"Observe My mishpatim and keep My chukim to follow them, I am the Lord your God. Keep My chukim and mishpatim..." (18:4-5; see also 18:26-30)Therefore, the phrase "hachukim v'hamishpatim" in our 'finale pasuk' (26:46) can be understood as the summary of the second half of Sefer Vayikra (chapters 18-25), as it refers to the numerous "chukim u'mishpatim" that are recorded in that section. (See Board #6.)
In a similar manner, the word "torot" could be considered a summary of the laws found in the first half of the Sefer. Recall how the word "torah" was used numerous times to describe the various procedures regarding korbanot. The most obvious examples would come from Parshat Tzav where the phrase "Zot torat..." introduced each category of korbanot (see 6:2,7,18, and 7:1,11) and also formed its summary (see 7:37!). This phrase was also found numerous times Parshat Tazria/Metzora as well (see 12:7, 13:59, 14:2,32,54, and 15:32).
Furthermore, even though this phrase is not mentioned by the other mitzvot in this section, most of its laws are of a procedural nature and could easily fall under this category of "torot." Hence, the word "torot" in 26:46 can be understood as a summary of the first half of Sefer Vayikra. (See Board #7.)
Thus, the final pasuk of the Tochacha (26:46) becomes an almost 'perfect ending' for the entire sefer: "chukim and mishpatim" summarizes Part II, while "torot" summarizes Part I!
The Tochacha and Sefer Shmot
Even though we have shown how this finale pasuk (26:46) forms a beautiful conclusion for Sefer Vayikra, it contains an additional phrase that suggests that it could be considered a conclusion to Sefer Shmot as well. [If so, this would help us appreciate Ibn Ezra and Ramban's pirush as well.]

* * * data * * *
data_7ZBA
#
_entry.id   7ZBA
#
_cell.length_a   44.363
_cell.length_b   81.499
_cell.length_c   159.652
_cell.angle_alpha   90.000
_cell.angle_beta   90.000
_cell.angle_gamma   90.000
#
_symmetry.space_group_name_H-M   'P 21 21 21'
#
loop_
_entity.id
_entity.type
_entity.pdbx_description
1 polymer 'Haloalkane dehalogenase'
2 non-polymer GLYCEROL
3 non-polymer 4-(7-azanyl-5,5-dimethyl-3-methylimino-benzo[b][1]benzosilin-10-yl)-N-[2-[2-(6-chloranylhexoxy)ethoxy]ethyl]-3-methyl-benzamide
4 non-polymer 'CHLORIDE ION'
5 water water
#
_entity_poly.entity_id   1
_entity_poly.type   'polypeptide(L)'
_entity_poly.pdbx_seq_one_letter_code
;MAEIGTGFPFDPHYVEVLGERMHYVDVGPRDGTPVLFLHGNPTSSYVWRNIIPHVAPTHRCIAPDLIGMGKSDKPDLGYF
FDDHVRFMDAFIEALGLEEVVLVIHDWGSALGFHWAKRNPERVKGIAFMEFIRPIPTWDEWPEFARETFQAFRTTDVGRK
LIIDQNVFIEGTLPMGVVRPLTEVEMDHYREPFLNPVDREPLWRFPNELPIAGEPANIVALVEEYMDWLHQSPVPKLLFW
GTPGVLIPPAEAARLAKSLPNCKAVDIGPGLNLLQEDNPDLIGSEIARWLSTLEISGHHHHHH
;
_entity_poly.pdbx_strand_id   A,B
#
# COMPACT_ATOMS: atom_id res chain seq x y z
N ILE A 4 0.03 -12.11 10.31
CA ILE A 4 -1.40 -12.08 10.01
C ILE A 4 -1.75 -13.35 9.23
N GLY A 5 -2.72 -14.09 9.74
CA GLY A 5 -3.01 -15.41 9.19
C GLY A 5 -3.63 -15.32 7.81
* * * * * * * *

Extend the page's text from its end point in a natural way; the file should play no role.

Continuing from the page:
Let's take a closer look at this finale pasuk, noting a special phrase:
"These are the 'chukim u'mishpatim' and the 'torot' that God had given - beino u'vein Bnei Yisrael - between Himself and Bnei Yisrael, on Har Sinai through Moshe." (26:46)Note that the phrase "beino u'vein Bnei Yisrael" highlights the covenantal nature of the mitzvot of Sefer Vayikra. (See a similar usage in Shmot 31:16-17!). In fact, this very concept of "brit" is emphasized several times by the Tochacha itself:
"V'hakimoti et briti it'chem..." (26:9)Once again, we see the thematic connection between Sefer Vayikra and Brit Har Sinai, and hence the function of the mitzvot of Sefer Vayikra as the fulfillment of goal of Brit Sinai - "v'atem tihyu li mamlechet kohanim v'goy kadosh" (see Shmot 19:4-6). (See Board #8.)
"L'hafr'chem et briti..." (26:15)
"V'zacharti et briti Yaakov v'af et briti Yitzhak..." (26:42)
"V'zacharti l'hem brit rishonim asher hotzeiti..." (26:45)
[This thematic connection also relates to the chiastic structure that connects Sifrei Shmot and Vayikra, as explained in our shiur on Parshat Behar.]